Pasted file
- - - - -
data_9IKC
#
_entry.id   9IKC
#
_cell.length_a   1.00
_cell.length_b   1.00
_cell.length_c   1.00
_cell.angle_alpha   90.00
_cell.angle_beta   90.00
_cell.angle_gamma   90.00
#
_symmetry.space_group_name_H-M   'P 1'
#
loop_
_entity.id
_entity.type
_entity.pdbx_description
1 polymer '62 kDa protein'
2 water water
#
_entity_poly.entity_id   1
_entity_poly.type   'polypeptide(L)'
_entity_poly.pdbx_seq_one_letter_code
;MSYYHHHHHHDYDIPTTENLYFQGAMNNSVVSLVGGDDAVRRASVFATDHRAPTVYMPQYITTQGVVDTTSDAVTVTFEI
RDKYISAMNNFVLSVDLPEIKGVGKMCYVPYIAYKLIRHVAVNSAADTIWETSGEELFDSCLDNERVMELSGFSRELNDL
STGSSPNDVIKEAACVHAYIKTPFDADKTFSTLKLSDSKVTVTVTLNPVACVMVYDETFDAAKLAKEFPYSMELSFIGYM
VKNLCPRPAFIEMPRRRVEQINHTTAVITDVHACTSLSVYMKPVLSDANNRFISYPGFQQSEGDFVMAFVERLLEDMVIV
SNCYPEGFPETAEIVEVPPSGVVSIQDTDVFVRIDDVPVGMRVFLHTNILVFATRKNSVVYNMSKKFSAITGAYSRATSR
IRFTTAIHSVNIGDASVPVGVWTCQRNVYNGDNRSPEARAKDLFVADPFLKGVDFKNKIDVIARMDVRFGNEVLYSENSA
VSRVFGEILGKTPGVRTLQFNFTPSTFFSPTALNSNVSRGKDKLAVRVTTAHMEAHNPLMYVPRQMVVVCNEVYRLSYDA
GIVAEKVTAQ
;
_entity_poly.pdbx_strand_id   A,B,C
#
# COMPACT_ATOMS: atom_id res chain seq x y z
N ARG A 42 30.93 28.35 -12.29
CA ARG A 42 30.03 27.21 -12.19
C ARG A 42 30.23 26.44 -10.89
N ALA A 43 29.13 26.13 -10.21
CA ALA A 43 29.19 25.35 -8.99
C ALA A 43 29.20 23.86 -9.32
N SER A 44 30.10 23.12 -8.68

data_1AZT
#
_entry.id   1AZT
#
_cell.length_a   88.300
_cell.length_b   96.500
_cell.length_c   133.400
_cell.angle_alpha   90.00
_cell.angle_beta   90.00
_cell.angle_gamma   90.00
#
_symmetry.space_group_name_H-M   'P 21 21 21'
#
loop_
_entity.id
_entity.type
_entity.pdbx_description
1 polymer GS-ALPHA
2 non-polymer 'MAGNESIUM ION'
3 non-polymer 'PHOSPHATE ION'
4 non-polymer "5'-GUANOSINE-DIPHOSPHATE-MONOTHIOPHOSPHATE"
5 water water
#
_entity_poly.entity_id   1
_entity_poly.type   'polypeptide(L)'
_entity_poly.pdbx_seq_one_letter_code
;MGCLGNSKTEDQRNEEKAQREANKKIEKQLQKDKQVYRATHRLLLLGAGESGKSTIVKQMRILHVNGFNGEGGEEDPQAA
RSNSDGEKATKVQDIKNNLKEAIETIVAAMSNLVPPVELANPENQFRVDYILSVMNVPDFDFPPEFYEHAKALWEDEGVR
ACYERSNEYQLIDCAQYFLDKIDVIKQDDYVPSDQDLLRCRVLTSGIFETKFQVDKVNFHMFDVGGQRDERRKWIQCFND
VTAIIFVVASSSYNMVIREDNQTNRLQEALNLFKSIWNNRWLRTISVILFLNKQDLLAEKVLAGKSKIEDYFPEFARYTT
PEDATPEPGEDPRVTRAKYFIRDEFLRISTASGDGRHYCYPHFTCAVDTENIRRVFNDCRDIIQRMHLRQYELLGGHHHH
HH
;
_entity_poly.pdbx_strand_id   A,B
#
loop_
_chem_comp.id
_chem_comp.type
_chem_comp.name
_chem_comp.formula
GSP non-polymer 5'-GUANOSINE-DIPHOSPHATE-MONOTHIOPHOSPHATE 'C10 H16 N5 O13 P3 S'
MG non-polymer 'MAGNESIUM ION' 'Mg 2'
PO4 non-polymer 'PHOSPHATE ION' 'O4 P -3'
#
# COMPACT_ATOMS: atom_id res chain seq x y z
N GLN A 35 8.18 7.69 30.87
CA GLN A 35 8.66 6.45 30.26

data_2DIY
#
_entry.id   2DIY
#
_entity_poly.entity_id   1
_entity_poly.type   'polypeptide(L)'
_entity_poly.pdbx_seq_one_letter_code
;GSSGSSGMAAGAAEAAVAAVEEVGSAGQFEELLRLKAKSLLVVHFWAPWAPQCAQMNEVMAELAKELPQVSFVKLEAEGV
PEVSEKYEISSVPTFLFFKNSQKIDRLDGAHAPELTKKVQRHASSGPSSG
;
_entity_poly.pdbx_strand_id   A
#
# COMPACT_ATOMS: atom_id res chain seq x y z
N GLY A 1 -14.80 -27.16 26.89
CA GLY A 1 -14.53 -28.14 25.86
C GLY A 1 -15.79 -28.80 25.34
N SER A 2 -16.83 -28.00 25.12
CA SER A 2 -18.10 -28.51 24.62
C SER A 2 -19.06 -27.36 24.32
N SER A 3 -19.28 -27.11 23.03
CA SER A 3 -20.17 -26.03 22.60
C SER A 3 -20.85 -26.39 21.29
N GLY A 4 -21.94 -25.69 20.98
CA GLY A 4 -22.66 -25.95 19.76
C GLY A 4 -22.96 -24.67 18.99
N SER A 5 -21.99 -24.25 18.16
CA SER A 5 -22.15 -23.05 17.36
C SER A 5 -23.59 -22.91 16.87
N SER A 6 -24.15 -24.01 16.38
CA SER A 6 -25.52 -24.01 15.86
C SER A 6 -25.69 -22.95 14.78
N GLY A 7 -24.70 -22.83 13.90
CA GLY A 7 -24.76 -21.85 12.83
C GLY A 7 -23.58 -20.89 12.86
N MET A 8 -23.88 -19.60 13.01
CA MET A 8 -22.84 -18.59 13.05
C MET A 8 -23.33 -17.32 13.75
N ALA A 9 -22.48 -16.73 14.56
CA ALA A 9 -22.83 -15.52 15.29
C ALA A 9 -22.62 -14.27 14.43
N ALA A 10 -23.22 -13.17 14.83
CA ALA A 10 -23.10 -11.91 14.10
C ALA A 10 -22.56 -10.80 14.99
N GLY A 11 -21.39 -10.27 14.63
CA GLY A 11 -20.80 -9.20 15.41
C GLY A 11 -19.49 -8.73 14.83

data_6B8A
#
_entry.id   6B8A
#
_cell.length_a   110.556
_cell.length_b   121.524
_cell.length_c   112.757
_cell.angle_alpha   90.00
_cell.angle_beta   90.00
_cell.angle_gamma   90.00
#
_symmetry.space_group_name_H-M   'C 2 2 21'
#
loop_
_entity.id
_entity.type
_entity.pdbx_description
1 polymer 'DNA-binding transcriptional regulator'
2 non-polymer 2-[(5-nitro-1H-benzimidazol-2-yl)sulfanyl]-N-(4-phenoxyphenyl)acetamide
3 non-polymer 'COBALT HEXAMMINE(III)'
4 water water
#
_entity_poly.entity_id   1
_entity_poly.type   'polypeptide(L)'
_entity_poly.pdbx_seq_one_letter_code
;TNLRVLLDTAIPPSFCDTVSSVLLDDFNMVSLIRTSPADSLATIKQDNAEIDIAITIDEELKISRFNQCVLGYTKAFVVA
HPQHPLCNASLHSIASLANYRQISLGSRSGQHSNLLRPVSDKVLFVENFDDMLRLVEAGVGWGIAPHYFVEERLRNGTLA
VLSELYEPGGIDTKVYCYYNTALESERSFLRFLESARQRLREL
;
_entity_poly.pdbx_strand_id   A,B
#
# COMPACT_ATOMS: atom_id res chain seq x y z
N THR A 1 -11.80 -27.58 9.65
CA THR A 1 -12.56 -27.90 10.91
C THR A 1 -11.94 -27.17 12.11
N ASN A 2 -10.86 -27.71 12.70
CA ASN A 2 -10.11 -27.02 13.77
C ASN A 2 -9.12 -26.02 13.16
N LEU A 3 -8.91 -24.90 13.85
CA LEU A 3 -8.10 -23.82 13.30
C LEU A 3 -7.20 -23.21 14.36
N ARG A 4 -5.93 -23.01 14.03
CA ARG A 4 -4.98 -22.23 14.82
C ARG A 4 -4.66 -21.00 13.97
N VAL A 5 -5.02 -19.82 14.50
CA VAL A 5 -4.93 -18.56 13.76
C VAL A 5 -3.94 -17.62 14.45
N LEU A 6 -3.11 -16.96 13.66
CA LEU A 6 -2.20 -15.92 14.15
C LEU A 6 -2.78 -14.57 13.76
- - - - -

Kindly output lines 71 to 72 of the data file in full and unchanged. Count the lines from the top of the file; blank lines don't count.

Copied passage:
ACYERSNEYQLIDCAQYFLDKIDVIKQDDYVPSDQDLLRCRVLTSGIFETKFQVDKVNFHMFDVGGQRDERRKWIQCFND
VTAIIFVVASSSYNMVIREDNQTNRLQEALNLFKSIWNNRWLRTISVILFLNKQDLLAEKVLAGKSKIEDYFPEFARYTT